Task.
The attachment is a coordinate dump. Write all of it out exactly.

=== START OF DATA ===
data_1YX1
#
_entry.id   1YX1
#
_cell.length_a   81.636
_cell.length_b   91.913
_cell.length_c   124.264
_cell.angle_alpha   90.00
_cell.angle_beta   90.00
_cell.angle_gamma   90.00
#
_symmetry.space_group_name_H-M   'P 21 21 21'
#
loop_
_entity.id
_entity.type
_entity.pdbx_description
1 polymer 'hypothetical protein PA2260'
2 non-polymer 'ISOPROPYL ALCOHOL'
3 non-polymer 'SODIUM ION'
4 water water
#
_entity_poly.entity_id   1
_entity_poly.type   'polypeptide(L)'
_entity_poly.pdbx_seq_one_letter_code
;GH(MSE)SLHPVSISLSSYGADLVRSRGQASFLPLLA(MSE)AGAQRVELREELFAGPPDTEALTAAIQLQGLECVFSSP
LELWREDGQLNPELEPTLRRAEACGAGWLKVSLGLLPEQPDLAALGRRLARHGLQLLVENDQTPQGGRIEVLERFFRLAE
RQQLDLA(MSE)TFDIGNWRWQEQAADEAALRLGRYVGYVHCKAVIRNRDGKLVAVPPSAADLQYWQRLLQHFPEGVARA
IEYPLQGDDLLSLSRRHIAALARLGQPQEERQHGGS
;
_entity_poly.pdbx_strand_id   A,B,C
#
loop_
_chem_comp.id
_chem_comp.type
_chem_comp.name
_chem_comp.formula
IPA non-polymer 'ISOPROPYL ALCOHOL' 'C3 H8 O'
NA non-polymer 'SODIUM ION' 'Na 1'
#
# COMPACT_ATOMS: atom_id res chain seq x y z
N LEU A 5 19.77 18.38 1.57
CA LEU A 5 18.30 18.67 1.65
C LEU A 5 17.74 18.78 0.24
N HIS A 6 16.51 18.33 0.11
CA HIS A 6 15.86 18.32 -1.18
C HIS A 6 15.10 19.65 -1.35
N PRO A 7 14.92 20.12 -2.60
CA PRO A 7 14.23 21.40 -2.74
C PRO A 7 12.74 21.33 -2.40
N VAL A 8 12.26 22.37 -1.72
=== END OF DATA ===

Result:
data_1YX1
#
_entry.id   1YX1
#
_cell.length_a   81.636
_cell.length_b   91.913
_cell.length_c   124.264
_cell.angle_alpha   90.00
_cell.angle_beta   90.00
_cell.angle_gamma   90.00
#
_symmetry.space_group_name_H-M   'P 21 21 21'
#
loop_
_entity.id
_entity.type
_entity.pdbx_description
1 polymer 'hypothetical protein PA2260'
2 non-polymer 'ISOPROPYL ALCOHOL'
3 non-polymer 'SODIUM ION'
4 water water
#
_entity_poly.entity_id   1
_entity_poly.type   'polypeptide(L)'
_entity_poly.pdbx_seq_one_letter_code
;GH(MSE)SLHPVSISLSSYGADLVRSRGQASFLPLLA(MSE)AGAQRVELREELFAGPPDTEALTAAIQLQGLECVFSSP
LELWREDGQLNPELEPTLRRAEACGAGWLKVSLGLLPEQPDLAALGRRLARHGLQLLVENDQTPQGGRIEVLERFFRLAE
RQQLDLA(MSE)TFDIGNWRWQEQAADEAALRLGRYVGYVHCKAVIRNRDGKLVAVPPSAADLQYWQRLLQHFPEGVARA
IEYPLQGDDLLSLSRRHIAALARLGQPQEERQHGGS
;
_entity_poly.pdbx_strand_id   A,B,C
#
loop_
_chem_comp.id
_chem_comp.type
_chem_comp.name
_chem_comp.formula
IPA non-polymer 'ISOPROPYL ALCOHOL' 'C3 H8 O'
NA non-polymer 'SODIUM ION' 'Na 1'
#
# COMPACT_ATOMS: atom_id res chain seq x y z
N LEU A 5 19.77 18.38 1.57
CA LEU A 5 18.30 18.67 1.65
C LEU A 5 17.74 18.78 0.24
N HIS A 6 16.51 18.33 0.11
CA HIS A 6 15.86 18.32 -1.18
C HIS A 6 15.10 19.65 -1.35
N PRO A 7 14.92 20.12 -2.60
CA PRO A 7 14.23 21.40 -2.74
C PRO A 7 12.74 21.33 -2.40
N VAL A 8 12.26 22.37 -1.72